Q:Before you make another comment along the lines of how that rhino hunter should be killed (dude, hypocrisy), you should know that the rhino chosen is old and weak, can no longer serve any purpose aside from being a live member of its species, and all the money spent on acquiring this right is being put toward conserving the species.
Q:Are you related to AZspot? You have the same genetic trait, a weak, easily manipulated brain.
Q:You really can't even see the irony of a white British man claiming to be African based on genetics is FUCKED UP, evolution aside? How deluded are you?
Do you even know how to read? He called himself an african ape. APE. African ape ≠ african man. Dawkins is an evolutionary biologist. Africa is the cradle of humankind. He was just pointing out that fact.
I genuinely don’t understand why people are getting so offended over this.
Q:I'm unfollowing you for your arrogance and attempt to distance yourself from your entire species. I'm sick and tired of finding a wonderful, scientific blog, only to have it degrade and generalize THEIR OWN ENTIRE RACE. You really must not be as scientifically minded as you believe if you feel the need to do that instead of educate.
I’m also a vegetarian and I like my orange juice with pulp
I deserve to die
Q:if you're so fucking smart how is it wrong and what would be the correct way you might put it.
Woah dude, relax.
Ok, first of all, mathematically speaking <3 simply means less than three.
The equation <3 = lim x→c f(x) = f(c) just says “less than three equals the limit of f(x) as x approaches c through the domain of f, and is equal to f(c)”.
So yeah, the limit does exist. You don’t need to be fucking smart to know that.
I don’t really know what would be the correct way to put it… maybe “♥=∞”?
I think I’m going to change my url.
…because my blog is not only about atheism. I like we-are-star-stuff (actually I hate hyphens but wearestarstuff is already taken). What do you guys think?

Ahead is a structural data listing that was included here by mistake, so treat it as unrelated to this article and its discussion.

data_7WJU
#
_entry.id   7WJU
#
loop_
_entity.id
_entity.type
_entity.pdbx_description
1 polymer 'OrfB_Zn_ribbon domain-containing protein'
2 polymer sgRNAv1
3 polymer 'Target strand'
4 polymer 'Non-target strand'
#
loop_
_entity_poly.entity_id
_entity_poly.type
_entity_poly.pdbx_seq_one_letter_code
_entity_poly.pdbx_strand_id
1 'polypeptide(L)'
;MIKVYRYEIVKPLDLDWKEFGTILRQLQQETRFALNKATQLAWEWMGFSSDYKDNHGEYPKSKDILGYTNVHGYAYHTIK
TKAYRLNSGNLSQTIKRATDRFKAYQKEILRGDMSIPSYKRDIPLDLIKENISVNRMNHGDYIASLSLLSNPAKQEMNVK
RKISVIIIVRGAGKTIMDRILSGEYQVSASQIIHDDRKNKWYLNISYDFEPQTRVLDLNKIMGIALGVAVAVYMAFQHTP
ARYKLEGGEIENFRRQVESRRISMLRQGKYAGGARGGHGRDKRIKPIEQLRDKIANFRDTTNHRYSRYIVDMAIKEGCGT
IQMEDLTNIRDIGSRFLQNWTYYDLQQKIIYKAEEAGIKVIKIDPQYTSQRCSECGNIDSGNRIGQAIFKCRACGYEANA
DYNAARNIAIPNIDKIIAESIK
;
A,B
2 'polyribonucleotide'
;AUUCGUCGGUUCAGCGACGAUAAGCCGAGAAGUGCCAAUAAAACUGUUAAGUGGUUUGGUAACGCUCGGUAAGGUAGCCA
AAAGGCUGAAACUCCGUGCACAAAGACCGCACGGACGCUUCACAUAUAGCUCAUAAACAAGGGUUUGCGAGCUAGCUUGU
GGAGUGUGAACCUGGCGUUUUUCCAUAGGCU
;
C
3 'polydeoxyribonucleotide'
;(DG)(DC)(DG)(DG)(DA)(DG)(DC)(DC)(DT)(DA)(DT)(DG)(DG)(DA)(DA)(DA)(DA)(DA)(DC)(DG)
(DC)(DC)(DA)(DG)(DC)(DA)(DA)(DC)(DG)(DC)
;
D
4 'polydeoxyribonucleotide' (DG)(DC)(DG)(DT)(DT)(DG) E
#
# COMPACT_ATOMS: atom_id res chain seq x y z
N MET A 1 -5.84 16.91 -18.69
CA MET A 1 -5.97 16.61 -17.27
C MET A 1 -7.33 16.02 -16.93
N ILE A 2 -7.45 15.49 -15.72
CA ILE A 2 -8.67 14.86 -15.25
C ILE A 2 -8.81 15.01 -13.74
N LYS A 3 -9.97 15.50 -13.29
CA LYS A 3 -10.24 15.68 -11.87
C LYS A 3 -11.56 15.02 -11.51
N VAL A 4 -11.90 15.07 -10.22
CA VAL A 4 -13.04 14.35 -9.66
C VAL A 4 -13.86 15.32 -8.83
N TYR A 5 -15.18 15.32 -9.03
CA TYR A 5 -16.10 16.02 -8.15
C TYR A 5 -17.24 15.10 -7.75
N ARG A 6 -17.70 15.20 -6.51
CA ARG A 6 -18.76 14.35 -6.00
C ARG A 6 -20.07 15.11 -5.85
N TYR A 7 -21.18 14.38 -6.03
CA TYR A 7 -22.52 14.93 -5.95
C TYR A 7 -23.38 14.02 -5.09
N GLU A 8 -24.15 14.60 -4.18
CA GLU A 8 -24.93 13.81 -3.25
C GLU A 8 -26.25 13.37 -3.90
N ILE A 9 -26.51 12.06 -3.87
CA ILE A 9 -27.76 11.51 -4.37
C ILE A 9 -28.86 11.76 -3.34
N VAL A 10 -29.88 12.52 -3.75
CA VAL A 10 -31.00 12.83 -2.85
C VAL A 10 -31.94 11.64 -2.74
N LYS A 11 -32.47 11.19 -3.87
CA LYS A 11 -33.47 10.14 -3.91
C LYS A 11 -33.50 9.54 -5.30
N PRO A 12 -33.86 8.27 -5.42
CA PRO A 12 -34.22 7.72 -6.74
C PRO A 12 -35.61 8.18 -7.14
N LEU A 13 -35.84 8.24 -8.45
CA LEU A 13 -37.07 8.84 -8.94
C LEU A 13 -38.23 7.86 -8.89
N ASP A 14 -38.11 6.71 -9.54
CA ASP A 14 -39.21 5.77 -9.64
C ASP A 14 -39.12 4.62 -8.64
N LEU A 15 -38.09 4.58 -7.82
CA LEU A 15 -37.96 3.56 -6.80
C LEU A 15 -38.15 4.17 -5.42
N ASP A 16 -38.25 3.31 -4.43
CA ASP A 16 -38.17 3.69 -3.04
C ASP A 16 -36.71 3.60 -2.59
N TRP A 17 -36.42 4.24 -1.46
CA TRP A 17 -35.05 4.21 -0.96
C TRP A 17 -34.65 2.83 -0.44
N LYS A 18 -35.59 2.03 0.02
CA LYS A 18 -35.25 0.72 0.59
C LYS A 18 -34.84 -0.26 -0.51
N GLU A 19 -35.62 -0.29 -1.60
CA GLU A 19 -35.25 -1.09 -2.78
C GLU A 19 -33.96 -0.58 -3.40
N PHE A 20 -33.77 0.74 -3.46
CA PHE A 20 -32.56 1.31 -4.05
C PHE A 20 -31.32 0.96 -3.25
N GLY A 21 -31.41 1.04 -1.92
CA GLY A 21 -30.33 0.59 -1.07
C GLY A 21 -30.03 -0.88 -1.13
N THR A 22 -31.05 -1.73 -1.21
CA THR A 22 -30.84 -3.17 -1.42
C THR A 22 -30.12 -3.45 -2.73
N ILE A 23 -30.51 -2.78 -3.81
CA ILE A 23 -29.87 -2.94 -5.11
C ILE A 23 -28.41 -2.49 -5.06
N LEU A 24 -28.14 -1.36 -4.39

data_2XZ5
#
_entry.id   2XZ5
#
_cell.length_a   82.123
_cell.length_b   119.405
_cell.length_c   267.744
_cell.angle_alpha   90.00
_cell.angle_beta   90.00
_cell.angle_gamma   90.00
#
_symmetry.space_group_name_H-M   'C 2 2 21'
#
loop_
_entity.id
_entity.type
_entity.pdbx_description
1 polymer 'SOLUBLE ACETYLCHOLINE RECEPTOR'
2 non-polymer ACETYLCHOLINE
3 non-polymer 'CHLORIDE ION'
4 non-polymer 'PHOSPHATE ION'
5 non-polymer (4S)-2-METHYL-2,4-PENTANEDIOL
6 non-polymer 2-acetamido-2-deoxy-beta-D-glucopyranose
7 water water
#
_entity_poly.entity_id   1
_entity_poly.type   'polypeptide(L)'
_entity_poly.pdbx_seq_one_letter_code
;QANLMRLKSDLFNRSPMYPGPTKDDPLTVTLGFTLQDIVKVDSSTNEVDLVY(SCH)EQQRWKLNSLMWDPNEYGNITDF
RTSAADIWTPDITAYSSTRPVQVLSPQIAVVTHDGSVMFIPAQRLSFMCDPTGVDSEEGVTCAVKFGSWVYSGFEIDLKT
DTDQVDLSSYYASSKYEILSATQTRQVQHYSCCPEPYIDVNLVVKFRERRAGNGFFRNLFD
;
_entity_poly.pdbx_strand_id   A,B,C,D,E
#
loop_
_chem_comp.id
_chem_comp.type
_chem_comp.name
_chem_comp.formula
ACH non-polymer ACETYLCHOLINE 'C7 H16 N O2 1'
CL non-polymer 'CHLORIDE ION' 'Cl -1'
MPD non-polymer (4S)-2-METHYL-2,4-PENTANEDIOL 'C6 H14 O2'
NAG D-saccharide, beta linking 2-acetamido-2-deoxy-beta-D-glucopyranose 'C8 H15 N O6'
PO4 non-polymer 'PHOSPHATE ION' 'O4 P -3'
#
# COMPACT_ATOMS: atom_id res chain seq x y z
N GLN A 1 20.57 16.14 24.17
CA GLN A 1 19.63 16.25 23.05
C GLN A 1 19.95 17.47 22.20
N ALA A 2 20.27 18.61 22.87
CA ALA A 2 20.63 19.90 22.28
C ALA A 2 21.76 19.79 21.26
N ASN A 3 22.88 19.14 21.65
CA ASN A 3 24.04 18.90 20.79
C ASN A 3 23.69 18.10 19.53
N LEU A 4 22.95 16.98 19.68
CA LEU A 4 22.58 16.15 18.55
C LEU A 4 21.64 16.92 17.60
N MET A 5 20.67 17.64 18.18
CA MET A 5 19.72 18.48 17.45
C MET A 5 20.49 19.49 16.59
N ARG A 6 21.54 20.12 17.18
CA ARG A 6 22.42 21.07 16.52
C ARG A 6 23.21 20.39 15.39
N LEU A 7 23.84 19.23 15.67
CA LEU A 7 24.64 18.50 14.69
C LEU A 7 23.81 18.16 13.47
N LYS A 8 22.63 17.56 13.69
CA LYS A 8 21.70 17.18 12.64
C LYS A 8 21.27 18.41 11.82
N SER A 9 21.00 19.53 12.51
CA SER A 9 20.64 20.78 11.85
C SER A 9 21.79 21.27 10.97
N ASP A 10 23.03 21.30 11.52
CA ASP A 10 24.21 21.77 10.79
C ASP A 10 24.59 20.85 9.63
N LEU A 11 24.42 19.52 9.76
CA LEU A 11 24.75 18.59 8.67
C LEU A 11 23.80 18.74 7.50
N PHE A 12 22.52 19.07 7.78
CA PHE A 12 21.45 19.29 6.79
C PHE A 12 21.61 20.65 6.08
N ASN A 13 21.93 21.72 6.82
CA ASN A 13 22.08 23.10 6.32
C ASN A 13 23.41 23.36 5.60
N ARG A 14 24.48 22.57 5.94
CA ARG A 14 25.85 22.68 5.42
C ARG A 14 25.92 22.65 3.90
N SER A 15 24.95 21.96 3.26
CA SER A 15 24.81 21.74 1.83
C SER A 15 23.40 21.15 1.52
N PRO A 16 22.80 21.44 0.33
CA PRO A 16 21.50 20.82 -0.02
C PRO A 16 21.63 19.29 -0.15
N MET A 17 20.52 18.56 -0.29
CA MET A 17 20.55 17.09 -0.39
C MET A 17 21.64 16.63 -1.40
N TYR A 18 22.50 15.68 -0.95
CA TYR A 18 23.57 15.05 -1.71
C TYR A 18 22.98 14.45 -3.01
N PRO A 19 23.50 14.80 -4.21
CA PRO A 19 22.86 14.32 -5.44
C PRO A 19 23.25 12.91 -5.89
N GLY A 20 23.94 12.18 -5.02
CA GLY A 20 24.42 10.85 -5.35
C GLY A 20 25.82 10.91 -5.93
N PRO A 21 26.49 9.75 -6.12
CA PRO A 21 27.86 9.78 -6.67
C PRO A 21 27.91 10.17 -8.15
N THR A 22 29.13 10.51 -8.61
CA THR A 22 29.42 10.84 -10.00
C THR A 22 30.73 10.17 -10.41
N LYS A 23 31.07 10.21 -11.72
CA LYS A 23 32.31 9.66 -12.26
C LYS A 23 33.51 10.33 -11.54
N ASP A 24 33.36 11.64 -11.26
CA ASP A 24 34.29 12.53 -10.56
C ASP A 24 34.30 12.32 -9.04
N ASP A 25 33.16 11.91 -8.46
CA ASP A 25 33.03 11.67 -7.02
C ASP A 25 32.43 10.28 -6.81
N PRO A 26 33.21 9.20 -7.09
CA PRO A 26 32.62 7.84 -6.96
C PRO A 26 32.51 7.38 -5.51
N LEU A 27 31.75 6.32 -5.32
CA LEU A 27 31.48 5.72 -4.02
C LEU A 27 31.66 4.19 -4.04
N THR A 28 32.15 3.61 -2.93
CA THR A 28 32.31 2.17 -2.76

Edit- thank you all for your opinions!
Q:why havent you killed yourself yet?
Sometimes I see funny things on the internet.
Q:You seem like the kind of person who requires midol 24/7. You're so rude and unnecessary, and an awful example of an atheist. Though I as well don't believe in a God, I could never bring myself to put out the amount of hate that you do. Get some friends, it'll do you good.
Q:Hitler was a vegan and an atheist, just like you. :)
What the fuck did I just read?
First of all, Hitler never left the church. He was baptized a Roman Catholic as an infant and was a communicant and altar boy in his youth. In fact, he mentions his devotion to christianity numerous times in his writings. For example, he said, on signing the Nazi-Vatican Concordat, April 26, 1933: “Secular schools can never be tolerated because such schools have no religious instruction, and a general moral instruction without religious foundation is built on air; consequently all character training and religion must be derived from faith .” In Mein Kampf, he wrote "I am convinced that I am acting as the agent of our creator. By fighting off the jews. I am doing the lord’s work."
Anyway, it seems probable that Hitler, being the great manipulator, knew that he couldn’t fight the christian churches and their members right off the bat. So he made statements to put the church at ease and may have patronized religion as a way to prevent having to fight the christian-based church.
Douglas Krueger says that anecdotal evidence from those close to him near the end of his life suggests that he was a at least a deist, if not a theist. Krueger concludes: “So here’s what evidence we have. There is a certain worldview, Nazism. Its leader, Hitler, professes on many occasions to be religious, and he often states that he’s doing the will of god. The majority of his followers are openly religious. There is no evidence anywhere that this leader ever professed to anyone that he is an atheist. He and his followers actively campaign against atheism, even to the point of physical force, and this leader allies himself with religious organizations and churches. This is the evidence. So where does atheism fit in?”